EQUIPMENT IN WELLINGTON ICU
The staff in our Intensive Care Unit use many pieces of equipment to monitor, support and treat patients.
All devices must undergo stringent safety testing and are regularly serviced by the hospital's biomedical engineers.
Keeping equipment safe and up-to-date also requires a full-time nurse technician who works closely with the unit staff, providing education & support.
Some of the equipment in regular use is described below.
We currently use Hamilton ventilators:
We have four Gambro Prismaflex machines with CVVHDF as our default renal replacement mode. We also have four bed spaces plumbed for occasional usage by the dialysis service when patients are stable enough to tolerate rapid fluid & electrolyte exchanges.
We have two ultrasound machines. The Sonosite has vascular & basic echo capability. The newer Philips Sparq provides much higher imaging quality with both transthoracic & transoesophageal echo probes with additional curved & vascular probes for diagnostics and line insertion. The Sparq also has advanced needle imaging software to aid with line placement.
We have two McGrath MAC video laryngoscopes in addition to our selection of standard adult & paediatric intubating blades & i-gels.
We use two Olympus bronchoscopes for diagnostic purposes and percutaneous tracheostomy insertions.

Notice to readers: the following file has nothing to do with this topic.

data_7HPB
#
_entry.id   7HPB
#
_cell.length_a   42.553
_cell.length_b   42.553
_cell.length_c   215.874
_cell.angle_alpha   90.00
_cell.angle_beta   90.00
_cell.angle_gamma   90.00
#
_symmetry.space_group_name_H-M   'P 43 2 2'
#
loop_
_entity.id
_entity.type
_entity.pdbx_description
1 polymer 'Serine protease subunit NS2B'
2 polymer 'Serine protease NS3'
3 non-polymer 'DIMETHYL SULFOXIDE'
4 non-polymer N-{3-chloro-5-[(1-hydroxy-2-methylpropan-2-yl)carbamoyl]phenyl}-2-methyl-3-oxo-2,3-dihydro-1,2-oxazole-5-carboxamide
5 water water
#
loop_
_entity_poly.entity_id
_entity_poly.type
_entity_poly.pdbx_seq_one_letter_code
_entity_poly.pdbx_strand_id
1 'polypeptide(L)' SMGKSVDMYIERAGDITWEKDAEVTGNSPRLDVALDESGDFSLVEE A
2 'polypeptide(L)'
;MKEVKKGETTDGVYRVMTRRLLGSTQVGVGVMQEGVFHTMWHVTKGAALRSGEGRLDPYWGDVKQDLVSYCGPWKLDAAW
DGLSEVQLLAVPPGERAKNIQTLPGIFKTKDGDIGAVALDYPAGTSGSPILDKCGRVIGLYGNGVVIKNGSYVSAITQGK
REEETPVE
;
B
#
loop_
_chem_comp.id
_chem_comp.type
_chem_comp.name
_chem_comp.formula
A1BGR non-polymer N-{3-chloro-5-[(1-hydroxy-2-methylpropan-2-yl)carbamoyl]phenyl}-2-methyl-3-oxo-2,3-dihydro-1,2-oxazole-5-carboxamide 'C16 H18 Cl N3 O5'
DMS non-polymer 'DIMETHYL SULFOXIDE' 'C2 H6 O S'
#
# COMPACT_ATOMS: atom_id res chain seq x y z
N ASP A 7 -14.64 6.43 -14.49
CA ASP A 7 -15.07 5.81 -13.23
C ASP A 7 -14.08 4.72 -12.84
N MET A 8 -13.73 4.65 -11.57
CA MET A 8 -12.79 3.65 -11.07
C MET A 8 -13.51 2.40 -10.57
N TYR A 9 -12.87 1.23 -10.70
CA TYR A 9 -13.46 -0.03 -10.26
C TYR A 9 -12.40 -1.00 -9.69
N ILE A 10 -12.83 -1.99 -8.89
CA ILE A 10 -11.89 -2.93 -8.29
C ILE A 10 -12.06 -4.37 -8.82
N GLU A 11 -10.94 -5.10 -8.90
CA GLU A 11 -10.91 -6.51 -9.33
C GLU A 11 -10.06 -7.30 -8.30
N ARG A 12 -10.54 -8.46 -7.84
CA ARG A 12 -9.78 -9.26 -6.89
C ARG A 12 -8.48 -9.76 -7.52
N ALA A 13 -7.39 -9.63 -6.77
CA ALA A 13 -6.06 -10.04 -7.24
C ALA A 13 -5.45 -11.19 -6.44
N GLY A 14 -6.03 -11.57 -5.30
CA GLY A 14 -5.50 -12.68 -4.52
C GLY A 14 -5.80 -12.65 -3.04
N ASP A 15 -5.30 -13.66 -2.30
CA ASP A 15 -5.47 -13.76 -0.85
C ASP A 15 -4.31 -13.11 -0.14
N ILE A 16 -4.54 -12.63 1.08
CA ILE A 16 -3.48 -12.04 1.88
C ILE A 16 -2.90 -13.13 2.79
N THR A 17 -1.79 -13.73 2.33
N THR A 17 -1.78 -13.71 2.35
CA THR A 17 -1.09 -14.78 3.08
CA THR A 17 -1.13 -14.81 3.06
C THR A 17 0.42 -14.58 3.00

Every intubated patient has closed suction from Kimberly Clark within their ventilator circuit.
Fisher & Paykel humidifiers provide the necessary temperature and humidity control.
We use Codman ICP Express for intracranial pressure monitoring.
We are also able to monitor EEG waveforms & BiSpectral Index continuously on certain patients.
We use Baxter infusion pumps & Alaris syringe drivers.
We have 18 bedspaces including four isolation rooms, each with at least 20 square metres of space. They are each equipped with Drager pendants, a Guldman ceiling hoist, computer & phone, a custom made Ambubag system, a custom made notes desk, supplies trolley, wash basin and wash trolley. The bed spaces are spacious and relatively autonomous.
This page was last updated on Thursday, 08 January 2015 11:50:06